Cover: Shopping in Old Town, Albuquerque, New Mexico
Photo: Kim Hull, Cool Adventures © Chasing Light Media
Article by Kim Hull
Albuquerque is a city awash in color. From brilliant blue skies to amazing pink-hewn sunsets against the Sandia mountains, to brightly colored items for sale in boutiques, Albuquerque dazzles the senses.
Richly influenced by the Native Americans, who have lived in the area for thousands of years, Albuquerque is a vibrant, yet relaxing city offering visitors numerous things to do.
Stroll through Old Town Albuquerque
Albuquerque was founded in 1706 when the Spanish settled near the Rio Grande River, in what is now referred to as Old Town. Today, Old Town is a perfect place to grab lunch and enjoy an afternoon leisurely strolling the historic district. Centered around a charming plaza, Old Town is a collection of adobe structures with long porches and bright accents of color.
Quiet paths wind through the buildings, leading to courtyards, hidden gardens, patios and water features scattered amidst the art galleries, boutiques, restaurants, and museums.
A wide selection of Southwestern jewelry, paintings, artwork, crafts, and textiles are available in the 150 shops in the area.
Church of San Felipe de Neri Parish
When Spanish settlers arrived in Albuquerque, the first building they built was a church, San Felipe de Neri. Under the direction of Fray Manuel Moreno, a Franciscan priest, San Felipe de Neri was built in 1706 and first named San Francisco Xavier, after the Viceroy of New Spain. The name was soon changed to San Felipe de Neri in honor of King Philip of Spain. In 1792, the church was destroyed and rebuilt the following year. With the exception of its brick floor, south entrance and tin ceiling, the church visitors tour in Old Town today is the same as it was in 1793.
Watch 500 hot air balloons take flight at the Albuquerque Balloon Fiesta
Every October, balloonists from around the globe gather in Albuquerque, New Mexico for the world’s largest event, the Albuquerque International Balloon Fiesta.
Albuquerque’s ideal flying conditions make it a favorite location for ballooning enthusiasts, bringing them back year after year. Each morning the sky fills with hundreds of hot air balloons, as thousands of onlookers watch and photograph the activities.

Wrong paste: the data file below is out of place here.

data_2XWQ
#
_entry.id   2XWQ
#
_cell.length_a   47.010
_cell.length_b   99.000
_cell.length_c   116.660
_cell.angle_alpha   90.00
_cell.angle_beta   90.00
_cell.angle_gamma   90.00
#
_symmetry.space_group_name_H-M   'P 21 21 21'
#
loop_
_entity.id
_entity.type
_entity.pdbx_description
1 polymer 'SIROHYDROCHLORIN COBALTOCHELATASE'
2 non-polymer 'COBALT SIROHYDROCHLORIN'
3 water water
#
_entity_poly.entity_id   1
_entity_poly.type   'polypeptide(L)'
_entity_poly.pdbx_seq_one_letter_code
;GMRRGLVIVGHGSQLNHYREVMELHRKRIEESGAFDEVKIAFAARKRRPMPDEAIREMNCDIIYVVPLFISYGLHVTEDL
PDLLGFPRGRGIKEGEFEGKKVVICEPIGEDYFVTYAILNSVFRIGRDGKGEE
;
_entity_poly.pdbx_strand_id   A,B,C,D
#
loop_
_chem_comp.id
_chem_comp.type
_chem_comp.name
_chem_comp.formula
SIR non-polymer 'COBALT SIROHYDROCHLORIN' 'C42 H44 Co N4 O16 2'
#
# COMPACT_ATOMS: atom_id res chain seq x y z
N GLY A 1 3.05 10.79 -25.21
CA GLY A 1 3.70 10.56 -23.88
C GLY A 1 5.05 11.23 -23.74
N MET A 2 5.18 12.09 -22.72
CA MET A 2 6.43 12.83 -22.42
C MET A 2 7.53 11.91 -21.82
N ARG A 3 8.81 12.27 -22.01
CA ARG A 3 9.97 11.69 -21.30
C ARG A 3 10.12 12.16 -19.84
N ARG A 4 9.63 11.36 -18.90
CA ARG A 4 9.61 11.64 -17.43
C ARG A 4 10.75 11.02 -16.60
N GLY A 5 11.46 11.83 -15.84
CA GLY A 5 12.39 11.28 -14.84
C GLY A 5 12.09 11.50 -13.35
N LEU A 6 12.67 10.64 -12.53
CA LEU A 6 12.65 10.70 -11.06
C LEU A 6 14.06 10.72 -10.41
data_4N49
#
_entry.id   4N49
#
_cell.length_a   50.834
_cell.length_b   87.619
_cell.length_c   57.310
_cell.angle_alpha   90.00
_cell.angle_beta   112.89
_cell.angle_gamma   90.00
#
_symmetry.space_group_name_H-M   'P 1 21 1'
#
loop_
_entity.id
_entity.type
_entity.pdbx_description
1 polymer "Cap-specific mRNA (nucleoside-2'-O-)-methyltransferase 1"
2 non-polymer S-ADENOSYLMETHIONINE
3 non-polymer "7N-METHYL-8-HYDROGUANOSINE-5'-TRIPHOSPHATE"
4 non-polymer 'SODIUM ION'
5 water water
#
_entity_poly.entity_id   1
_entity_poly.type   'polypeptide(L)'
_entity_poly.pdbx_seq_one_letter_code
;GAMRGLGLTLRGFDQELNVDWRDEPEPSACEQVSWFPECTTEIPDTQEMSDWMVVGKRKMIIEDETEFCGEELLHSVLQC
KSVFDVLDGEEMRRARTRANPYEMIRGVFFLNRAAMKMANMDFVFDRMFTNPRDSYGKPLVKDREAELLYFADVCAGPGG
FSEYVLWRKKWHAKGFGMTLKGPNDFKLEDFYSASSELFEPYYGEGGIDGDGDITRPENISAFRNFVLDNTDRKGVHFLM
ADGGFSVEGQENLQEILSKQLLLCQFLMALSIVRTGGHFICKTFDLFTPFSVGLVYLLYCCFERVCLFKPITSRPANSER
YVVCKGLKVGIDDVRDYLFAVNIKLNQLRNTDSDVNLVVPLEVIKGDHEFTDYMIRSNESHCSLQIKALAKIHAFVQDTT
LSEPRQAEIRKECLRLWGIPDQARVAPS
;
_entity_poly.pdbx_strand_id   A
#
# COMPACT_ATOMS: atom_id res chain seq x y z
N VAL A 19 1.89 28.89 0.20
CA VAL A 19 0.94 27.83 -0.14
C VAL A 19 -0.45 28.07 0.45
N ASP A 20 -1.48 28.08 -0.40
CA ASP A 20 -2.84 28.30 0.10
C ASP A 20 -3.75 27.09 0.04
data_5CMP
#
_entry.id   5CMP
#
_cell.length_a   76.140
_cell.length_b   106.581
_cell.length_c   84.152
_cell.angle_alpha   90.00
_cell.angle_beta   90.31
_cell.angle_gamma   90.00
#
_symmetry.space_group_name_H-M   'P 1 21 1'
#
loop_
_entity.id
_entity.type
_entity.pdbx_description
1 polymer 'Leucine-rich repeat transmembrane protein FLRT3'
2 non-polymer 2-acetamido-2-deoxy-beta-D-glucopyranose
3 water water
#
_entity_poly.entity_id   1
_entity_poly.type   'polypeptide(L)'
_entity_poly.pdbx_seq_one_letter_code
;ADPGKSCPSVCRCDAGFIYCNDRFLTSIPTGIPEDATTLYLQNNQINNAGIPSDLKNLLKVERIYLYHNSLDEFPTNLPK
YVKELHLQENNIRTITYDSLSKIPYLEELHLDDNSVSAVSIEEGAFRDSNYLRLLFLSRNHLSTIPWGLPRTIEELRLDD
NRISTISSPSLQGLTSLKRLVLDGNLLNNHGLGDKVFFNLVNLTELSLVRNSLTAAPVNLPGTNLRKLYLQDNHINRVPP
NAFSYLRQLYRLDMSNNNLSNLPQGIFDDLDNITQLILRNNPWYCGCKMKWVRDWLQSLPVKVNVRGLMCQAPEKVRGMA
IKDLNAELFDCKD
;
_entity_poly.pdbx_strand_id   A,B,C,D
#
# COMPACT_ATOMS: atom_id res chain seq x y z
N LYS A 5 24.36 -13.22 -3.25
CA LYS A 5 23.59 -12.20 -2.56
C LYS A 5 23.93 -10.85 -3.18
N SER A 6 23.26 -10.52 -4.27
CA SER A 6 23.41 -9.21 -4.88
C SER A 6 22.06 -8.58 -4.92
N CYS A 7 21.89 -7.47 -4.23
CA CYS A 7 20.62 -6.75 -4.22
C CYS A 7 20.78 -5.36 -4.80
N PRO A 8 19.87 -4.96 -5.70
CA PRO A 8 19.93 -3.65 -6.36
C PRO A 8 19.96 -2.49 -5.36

Go ghost hunting in downtown Albuquerque
Year-round, Albucreepy Downtown Ghost Walk takes guests on a 90 minute, lantern-lit walking tour of downtown Albuquerque stopping at buildings along the 1.3 miles / 2.1 kms that are thought to be haunted, weaving in historic tales of the area along the way. At each stop, Albucreepy provides some history on the location, the associated folklore, and then leaves it to the group to draw their own conclusions.
View 24,000 petroglyphs at Petroglyph National Monument
Located on the west edge of Albuquerque, Petroglyph National Monument is the perfect place to take a hike and explore the 24,000 petroglyphs on volcanic rocks at the park. Several trail options wind through the New Mexico desert next to petroglyphs dating back 400 to 700 years.
Soar through the skies of Albuquerque
There’s nothing like soaring through the skies in a hot air balloon, taking in the panoramic views, to appreciate the beauty of a region and what better place to do so than in the hot air ballooning capital of the world, Albuquerque. The famous Albuquerque box enables balloonists to journey to the north and then, by changing elevation, find winds blowing in the opposite direction to return them to the launch site. Albuquerque’s outstanding weather and highly experienced ballooning community make it an ideal location to take flight on a hot air balloon adventure.
Things to do near Albuquerque…
Spend a day in Santa Fe
Only an hour away from Albuquerque, Santa Fe is a great day trip destination where you can explore Santa Fe’s legendary Canyon Road art galleries, visit a dozen museums, shop the boutiques and markets, drop by the oldest church in the United States, and answer the lunchtime question, “Red or green?” Referring to the common question when ordering New Mexican food, as in red or green chile sauce, the food in Santa Fe is stellar and, as to how to answer the question – try it “Christmas” or with both.
Explore the cave dwellings at Bandelier National Monument at Los Alamos
Home to the Ancestral Pueblo people between 1150-1550, Bandelier National Monument is located in Los Alamos, about two hours outside of Albuquerque. A fascinating spot to explore, Bandelier’s 33,000 acres contain cliff dwellings where the Pueblo people built homes in the rock cliffs, petroglyphs, and evidence of even earlier life when nomadic people occupied the land over 10,000 years ago.
Know before you go
Plan early for visiting during Balloon Fiesta. Hotels sell out early during Balloon Fiesta, so plan as early as possible for the best selection of accommodations, especially near Fiesta Park.
Summers are warm & tend to have some daily rain. Temperatures frequently reach the high 90s in the summer and afternoon rain showers are frequent, something to keep in mind if planning on hiking.
Drink water and put on the sunscreen. Albuquerque is at an elevation of 5,000 feet and has an arid climate, so staying well-hydrated will decrease the likelihood of altitude sickness and help your body adjust. Also, remember to reapply sunscreen often as the UV rays are stronger at elevation.
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